World building ideas to use for the setting of your game
When you create a new role-playing game, you’ll need to think about the world that your characters inhabit. This world can be anything you want it to be, it can be a period of time in history, or it could be a totally alien planet with a very different ecosystem.
Make sure all members understand your world
Because this is a role-playing game, your world needs to be well thought out before you start, as you characters are going to explore this world, and it helps if all the members in your game fully understand the world. Otherwise they could create inconsistencies which could lead to arguments. It’s best to write some documentation about your world, just so that all members know everything about the world. This could be as detailed as you need, but don’t make it too long and boring or your members might ignore it!
Some things you might want to think about in your world are:
- What time period is it set?
- What is the climate like?
- What kind of creatures inhabit the world?
- What are the important cities/places in the world?
- Who rules the world? (or who rules each country/kingdom in the world)
- What is the level of technology in the world? (for example are your enemies going to be throwing spears, fighting with swords, or shooting you with machine guns?)
With these things agreed between all members, everyone should have a basic understanding of the world, and should be able to write comfortably in your game. There might also be some things which directly affect your characters, for example:
Who are the enemies in this world?
It’s usually best for your characters to have some enemies of some kind, which make an obstacle in the way of achieving quests, otherwise it would be too easy. Your enemies could be monstrous creatures, or a more intelligent enemy from a distant land. They could be an entire different race of creatures (Orks?), or just people with a different agenda (Nazis?).
There may be many different types of enemy, and you don’t have to introduce them all at once, you could discover more as your game goes on. It always helps to describe these enemies as best as you can, so that when one of your members starts to write about them, they’ve got a good mental picture of them so can accurately write about them.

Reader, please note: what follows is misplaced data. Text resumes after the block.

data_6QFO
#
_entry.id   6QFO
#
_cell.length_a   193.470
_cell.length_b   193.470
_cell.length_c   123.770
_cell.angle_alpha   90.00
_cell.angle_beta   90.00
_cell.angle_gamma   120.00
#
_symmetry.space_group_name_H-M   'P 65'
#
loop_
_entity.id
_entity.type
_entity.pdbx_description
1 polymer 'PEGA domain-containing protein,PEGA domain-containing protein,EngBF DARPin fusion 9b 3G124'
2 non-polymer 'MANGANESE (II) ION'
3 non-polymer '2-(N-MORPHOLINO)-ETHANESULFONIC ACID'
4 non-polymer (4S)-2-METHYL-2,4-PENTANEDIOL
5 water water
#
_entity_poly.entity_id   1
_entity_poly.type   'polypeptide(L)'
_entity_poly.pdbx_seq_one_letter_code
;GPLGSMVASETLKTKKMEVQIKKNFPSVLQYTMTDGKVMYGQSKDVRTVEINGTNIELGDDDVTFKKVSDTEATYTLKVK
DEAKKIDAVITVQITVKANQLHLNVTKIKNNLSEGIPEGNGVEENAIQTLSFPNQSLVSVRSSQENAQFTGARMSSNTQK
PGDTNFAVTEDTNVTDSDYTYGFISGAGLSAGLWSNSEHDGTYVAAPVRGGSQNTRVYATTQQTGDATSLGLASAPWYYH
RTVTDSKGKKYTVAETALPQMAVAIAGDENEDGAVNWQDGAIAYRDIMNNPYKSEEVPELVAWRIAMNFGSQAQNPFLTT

Do your characters have a headquarters that they keep going back to?
Regular locations are quite important because your members will feel comfortable writing about a place where they’ve visited before. Also it’s very handy to have a place to start your adventure from and return to afterwards, showing that a story has come to an end. This will help if you ever decide to turn your posts into a downloadable story, book or audio podcast.
Are there some special rules which your characters have to obey?
Depending on the world and what job your character has, there might be some rules that they have to obey. For example if your character is a Private In WW2, he will have to take orders directly from his commanding officer and not be able to do what he wants to do. This might mean your character will be in a lot of trouble if he breaks ranks. Or if your character is a religious monk, he won’t be able to chase women like his mercenary friends.
There might be some broader rules, like the oppressive government in your world forbids people to walk the streets after a curfew at night, or superheros are forbidden to use their powers in public, or a religious regime forbids people to show their faces, or a more simple rule is that it’s against the law for people to carry guns in public. These are all factors that your members will have to think about when writing about their characters travelling around the world.
There are many standard settings that you could use as a starting point for your world.
Some common world examples:
The world in your game could have been ravished by nuclear war or disease, leaving only small pockets of humanity left. Your characters live in an underground bunker which they return to at the end of each mission. The landscape is littered with broken cars and ruined houses, and dangerous mutated creatures roam freely, making it dangerous for anyone to leave the bunker.
Your characters could be Knights to the King of Queen of an old Kingdom, and use their swords to slay rebellious peasants, or invaders from another Kingdom (Norse? Goth? Norman?). They live in a castle, and in their downtime practice jousting.
Your characters might be time travellers who have accidentally travelled back to the Jurassic period, a time when dinosaurs ruled the world. They have no way of getting back, so have setup their home in a cave with a door made from dinosaur bones to keep out the ferocious lizards. Every day is a battle for survival as they have to fight dinosaurs for food to stay alive.